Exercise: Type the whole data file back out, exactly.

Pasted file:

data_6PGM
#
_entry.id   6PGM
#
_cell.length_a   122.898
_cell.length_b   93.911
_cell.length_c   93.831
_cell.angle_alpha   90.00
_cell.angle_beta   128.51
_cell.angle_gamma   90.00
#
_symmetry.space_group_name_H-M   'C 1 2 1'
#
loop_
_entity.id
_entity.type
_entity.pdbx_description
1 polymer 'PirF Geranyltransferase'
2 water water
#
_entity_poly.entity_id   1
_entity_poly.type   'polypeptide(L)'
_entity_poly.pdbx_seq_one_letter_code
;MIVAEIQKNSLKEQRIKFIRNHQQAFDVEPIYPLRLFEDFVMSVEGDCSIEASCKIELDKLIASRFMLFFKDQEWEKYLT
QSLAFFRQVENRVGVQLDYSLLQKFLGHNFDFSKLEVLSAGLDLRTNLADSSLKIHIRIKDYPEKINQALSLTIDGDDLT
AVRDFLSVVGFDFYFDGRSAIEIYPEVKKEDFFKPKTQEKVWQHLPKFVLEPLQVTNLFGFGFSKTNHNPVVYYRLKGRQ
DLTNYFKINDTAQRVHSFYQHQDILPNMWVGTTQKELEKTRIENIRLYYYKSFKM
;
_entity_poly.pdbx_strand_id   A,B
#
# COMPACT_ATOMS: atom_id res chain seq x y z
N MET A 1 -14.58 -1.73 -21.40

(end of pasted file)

data_6PGM
#
_entry.id   6PGM
#
_cell.length_a   122.898
_cell.length_b   93.911
_cell.length_c   93.831
_cell.angle_alpha   90.00
_cell.angle_beta   128.51
_cell.angle_gamma   90.00
#
_symmetry.space_group_name_H-M   'C 1 2 1'
#
loop_
_entity.id
_entity.type
_entity.pdbx_description
1 polymer 'PirF Geranyltransferase'
2 water water
#
_entity_poly.entity_id   1
_entity_poly.type   'polypeptide(L)'
_entity_poly.pdbx_seq_one_letter_code
;MIVAEIQKNSLKEQRIKFIRNHQQAFDVEPIYPLRLFEDFVMSVEGDCSIEASCKIELDKLIASRFMLFFKDQEWEKYLT
QSLAFFRQVENRVGVQLDYSLLQKFLGHNFDFSKLEVLSAGLDLRTNLADSSLKIHIRIKDYPEKINQALSLTIDGDDLT
AVRDFLSVVGFDFYFDGRSAIEIYPEVKKEDFFKPKTQEKVWQHLPKFVLEPLQVTNLFGFGFSKTNHNPVVYYRLKGRQ
DLTNYFKINDTAQRVHSFYQHQDILPNMWVGTTQKELEKTRIENIRLYYYKSFKM
;
_entity_poly.pdbx_strand_id   A,B
#
# COMPACT_ATOMS: atom_id res chain seq x y z
N MET A 1 -14.58 -1.73 -21.40